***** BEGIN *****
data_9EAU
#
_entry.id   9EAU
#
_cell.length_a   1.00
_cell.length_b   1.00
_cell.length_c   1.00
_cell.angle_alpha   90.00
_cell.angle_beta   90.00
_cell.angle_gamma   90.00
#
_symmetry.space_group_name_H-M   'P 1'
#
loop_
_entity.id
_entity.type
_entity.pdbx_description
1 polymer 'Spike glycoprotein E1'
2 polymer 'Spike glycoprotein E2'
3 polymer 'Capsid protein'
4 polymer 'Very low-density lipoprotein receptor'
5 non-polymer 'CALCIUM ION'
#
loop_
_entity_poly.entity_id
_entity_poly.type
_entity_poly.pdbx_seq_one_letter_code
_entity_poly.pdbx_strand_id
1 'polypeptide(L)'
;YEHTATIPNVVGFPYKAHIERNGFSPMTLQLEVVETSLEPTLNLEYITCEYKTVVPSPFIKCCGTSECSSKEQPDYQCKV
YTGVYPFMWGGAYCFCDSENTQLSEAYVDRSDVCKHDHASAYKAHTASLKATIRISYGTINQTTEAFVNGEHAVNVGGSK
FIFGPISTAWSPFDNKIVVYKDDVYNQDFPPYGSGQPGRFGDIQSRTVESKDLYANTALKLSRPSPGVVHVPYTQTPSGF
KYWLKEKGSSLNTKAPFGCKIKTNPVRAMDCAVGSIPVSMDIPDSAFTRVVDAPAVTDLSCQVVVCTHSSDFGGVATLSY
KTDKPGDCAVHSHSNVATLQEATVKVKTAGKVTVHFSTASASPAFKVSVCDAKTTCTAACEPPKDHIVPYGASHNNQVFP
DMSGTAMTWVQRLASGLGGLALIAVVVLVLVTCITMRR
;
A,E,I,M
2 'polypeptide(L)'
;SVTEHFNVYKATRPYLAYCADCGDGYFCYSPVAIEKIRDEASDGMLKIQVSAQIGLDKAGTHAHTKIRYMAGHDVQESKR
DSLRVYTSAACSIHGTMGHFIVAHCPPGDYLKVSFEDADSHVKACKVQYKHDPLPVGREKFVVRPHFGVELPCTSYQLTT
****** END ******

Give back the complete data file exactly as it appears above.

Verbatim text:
data_9EAU
#
_entry.id   9EAU
#
_cell.length_a   1.00
_cell.length_b   1.00
_cell.length_c   1.00
_cell.angle_alpha   90.00
_cell.angle_beta   90.00
_cell.angle_gamma   90.00
#
_symmetry.space_group_name_H-M   'P 1'
#
loop_
_entity.id
_entity.type
_entity.pdbx_description
1 polymer 'Spike glycoprotein E1'
2 polymer 'Spike glycoprotein E2'
3 polymer 'Capsid protein'
4 polymer 'Very low-density lipoprotein receptor'
5 non-polymer 'CALCIUM ION'
#
loop_
_entity_poly.entity_id
_entity_poly.type
_entity_poly.pdbx_seq_one_letter_code
_entity_poly.pdbx_strand_id
1 'polypeptide(L)'
;YEHTATIPNVVGFPYKAHIERNGFSPMTLQLEVVETSLEPTLNLEYITCEYKTVVPSPFIKCCGTSECSSKEQPDYQCKV
YTGVYPFMWGGAYCFCDSENTQLSEAYVDRSDVCKHDHASAYKAHTASLKATIRISYGTINQTTEAFVNGEHAVNVGGSK
FIFGPISTAWSPFDNKIVVYKDDVYNQDFPPYGSGQPGRFGDIQSRTVESKDLYANTALKLSRPSPGVVHVPYTQTPSGF
KYWLKEKGSSLNTKAPFGCKIKTNPVRAMDCAVGSIPVSMDIPDSAFTRVVDAPAVTDLSCQVVVCTHSSDFGGVATLSY
KTDKPGDCAVHSHSNVATLQEATVKVKTAGKVTVHFSTASASPAFKVSVCDAKTTCTAACEPPKDHIVPYGASHNNQVFP
DMSGTAMTWVQRLASGLGGLALIAVVVLVLVTCITMRR
;
A,E,I,M
2 'polypeptide(L)'
;SVTEHFNVYKATRPYLAYCADCGDGYFCYSPVAIEKIRDEASDGMLKIQVSAQIGLDKAGTHAHTKIRYMAGHDVQESKR
DSLRVYTSAACSIHGTMGHFIVAHCPPGDYLKVSFEDADSHVKACKVQYKHDPLPVGREKFVVRPHFGVELPCTSYQLTT